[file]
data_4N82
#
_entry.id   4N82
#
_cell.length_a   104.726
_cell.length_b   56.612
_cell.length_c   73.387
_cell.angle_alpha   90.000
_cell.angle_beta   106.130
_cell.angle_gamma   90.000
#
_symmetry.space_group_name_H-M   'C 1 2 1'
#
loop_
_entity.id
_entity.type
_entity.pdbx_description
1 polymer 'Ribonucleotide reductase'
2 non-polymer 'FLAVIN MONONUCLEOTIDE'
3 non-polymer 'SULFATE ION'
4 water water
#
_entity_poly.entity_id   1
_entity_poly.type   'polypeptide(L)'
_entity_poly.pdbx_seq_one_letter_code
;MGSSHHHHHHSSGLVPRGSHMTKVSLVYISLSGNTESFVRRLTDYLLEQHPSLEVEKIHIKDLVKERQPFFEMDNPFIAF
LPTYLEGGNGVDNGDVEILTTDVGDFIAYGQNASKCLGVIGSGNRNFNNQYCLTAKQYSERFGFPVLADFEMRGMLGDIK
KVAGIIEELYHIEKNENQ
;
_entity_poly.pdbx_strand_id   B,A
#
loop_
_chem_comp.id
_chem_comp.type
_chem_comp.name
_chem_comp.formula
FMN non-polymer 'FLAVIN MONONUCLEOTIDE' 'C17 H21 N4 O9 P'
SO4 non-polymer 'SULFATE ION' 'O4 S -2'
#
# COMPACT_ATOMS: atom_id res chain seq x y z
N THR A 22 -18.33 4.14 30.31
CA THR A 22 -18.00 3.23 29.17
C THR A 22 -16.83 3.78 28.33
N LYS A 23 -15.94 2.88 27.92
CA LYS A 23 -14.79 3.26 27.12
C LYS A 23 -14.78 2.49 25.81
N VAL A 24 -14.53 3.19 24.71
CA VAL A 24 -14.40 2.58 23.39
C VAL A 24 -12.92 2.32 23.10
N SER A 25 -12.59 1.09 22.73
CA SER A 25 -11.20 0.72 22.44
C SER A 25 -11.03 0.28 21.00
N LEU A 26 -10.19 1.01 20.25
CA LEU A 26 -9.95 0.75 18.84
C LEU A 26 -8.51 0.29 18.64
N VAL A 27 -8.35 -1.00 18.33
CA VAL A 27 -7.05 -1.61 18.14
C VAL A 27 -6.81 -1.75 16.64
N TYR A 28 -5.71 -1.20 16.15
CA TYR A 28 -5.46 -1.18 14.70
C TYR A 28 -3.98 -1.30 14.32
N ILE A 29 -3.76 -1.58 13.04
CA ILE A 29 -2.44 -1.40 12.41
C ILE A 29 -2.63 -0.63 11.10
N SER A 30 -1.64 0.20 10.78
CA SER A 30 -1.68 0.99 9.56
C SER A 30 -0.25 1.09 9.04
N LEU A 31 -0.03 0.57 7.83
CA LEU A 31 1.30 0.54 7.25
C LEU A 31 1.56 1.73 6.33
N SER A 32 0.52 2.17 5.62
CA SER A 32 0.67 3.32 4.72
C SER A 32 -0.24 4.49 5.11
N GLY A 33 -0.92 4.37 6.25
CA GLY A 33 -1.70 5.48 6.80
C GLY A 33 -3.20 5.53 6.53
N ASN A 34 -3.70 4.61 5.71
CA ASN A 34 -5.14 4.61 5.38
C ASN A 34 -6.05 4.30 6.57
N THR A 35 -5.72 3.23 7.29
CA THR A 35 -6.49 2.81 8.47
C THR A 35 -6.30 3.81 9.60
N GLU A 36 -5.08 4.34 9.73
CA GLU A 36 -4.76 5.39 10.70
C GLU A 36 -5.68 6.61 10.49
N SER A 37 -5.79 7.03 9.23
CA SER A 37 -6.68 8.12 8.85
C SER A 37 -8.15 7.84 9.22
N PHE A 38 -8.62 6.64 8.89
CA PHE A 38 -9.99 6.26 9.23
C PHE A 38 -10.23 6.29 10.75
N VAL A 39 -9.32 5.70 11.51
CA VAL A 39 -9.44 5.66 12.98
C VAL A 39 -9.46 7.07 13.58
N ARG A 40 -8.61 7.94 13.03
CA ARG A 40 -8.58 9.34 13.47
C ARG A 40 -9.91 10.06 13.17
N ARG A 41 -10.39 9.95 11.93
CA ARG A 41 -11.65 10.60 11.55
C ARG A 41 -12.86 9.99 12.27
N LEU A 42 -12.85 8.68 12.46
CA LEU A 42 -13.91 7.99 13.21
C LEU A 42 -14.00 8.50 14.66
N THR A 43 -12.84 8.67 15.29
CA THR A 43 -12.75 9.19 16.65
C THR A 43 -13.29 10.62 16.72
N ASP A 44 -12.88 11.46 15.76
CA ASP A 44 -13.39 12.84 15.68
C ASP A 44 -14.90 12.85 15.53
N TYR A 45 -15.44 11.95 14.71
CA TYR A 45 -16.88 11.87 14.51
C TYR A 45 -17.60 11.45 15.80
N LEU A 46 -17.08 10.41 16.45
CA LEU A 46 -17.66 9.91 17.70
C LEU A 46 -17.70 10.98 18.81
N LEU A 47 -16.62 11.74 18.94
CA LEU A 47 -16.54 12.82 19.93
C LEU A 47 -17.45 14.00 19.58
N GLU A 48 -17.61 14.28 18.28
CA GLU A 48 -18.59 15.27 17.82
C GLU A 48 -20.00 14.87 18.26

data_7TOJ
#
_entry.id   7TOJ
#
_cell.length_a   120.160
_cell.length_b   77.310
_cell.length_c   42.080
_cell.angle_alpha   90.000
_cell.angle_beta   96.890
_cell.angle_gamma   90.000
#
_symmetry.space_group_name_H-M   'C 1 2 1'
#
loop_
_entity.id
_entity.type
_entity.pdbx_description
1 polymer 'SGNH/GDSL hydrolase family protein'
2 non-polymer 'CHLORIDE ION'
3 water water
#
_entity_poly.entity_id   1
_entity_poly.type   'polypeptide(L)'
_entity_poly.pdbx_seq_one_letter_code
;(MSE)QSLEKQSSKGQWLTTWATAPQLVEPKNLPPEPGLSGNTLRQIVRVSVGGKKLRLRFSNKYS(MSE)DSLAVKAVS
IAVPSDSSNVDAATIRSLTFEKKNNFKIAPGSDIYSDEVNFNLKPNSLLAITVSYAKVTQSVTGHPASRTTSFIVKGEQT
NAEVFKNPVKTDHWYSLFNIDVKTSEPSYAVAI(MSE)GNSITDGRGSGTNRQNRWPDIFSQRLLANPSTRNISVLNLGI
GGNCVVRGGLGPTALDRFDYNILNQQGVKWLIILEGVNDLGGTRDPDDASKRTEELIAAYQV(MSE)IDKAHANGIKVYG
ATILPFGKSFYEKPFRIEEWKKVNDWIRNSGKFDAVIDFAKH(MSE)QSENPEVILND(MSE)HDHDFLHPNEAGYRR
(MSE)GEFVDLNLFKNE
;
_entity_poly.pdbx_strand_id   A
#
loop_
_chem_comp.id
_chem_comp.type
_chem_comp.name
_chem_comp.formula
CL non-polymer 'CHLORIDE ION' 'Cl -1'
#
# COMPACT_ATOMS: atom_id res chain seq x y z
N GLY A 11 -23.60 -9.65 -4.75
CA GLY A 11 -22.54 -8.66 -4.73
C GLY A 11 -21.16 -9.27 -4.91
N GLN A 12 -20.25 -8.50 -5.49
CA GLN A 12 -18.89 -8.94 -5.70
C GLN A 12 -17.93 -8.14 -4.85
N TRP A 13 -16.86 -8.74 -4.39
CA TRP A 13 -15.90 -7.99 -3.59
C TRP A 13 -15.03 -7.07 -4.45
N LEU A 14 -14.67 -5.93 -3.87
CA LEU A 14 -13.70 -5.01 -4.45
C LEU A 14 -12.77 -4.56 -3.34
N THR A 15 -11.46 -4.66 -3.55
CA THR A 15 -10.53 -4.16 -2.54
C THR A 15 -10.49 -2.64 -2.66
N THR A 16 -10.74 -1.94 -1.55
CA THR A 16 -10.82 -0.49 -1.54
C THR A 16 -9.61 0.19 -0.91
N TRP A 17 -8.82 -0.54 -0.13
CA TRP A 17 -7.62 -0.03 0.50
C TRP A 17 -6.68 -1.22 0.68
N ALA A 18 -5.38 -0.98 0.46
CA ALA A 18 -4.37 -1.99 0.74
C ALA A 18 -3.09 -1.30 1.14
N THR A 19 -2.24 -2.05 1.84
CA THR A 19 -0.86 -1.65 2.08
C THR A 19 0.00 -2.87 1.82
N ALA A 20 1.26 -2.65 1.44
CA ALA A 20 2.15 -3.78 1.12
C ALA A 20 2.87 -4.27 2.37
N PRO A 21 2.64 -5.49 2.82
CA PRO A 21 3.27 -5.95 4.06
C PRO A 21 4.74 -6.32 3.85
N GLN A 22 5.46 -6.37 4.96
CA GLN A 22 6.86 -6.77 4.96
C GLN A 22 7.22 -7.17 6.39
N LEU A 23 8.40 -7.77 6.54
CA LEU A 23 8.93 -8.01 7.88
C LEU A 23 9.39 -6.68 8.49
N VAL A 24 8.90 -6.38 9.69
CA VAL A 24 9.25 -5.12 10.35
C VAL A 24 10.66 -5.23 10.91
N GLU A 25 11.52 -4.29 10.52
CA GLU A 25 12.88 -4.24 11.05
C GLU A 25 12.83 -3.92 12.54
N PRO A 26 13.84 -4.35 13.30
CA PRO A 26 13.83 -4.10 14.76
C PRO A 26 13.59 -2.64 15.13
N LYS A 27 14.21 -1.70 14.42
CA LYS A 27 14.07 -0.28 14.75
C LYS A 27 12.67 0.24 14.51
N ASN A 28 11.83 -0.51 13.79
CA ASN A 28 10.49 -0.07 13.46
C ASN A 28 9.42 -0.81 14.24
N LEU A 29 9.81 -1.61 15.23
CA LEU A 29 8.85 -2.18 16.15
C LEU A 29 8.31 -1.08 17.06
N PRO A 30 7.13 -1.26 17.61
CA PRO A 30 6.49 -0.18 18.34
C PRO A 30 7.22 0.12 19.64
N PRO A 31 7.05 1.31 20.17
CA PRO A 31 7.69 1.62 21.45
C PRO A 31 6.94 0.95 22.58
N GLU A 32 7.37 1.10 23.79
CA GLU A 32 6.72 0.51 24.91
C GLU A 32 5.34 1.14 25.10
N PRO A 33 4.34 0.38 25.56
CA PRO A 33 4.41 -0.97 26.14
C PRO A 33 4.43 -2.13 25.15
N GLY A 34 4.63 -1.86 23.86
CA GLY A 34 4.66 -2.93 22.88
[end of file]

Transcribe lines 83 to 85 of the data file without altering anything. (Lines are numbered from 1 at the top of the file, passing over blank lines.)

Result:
N GLU A 36 -5.08 4.34 9.73
CA GLU A 36 -4.76 5.39 10.70
C GLU A 36 -5.68 6.61 10.49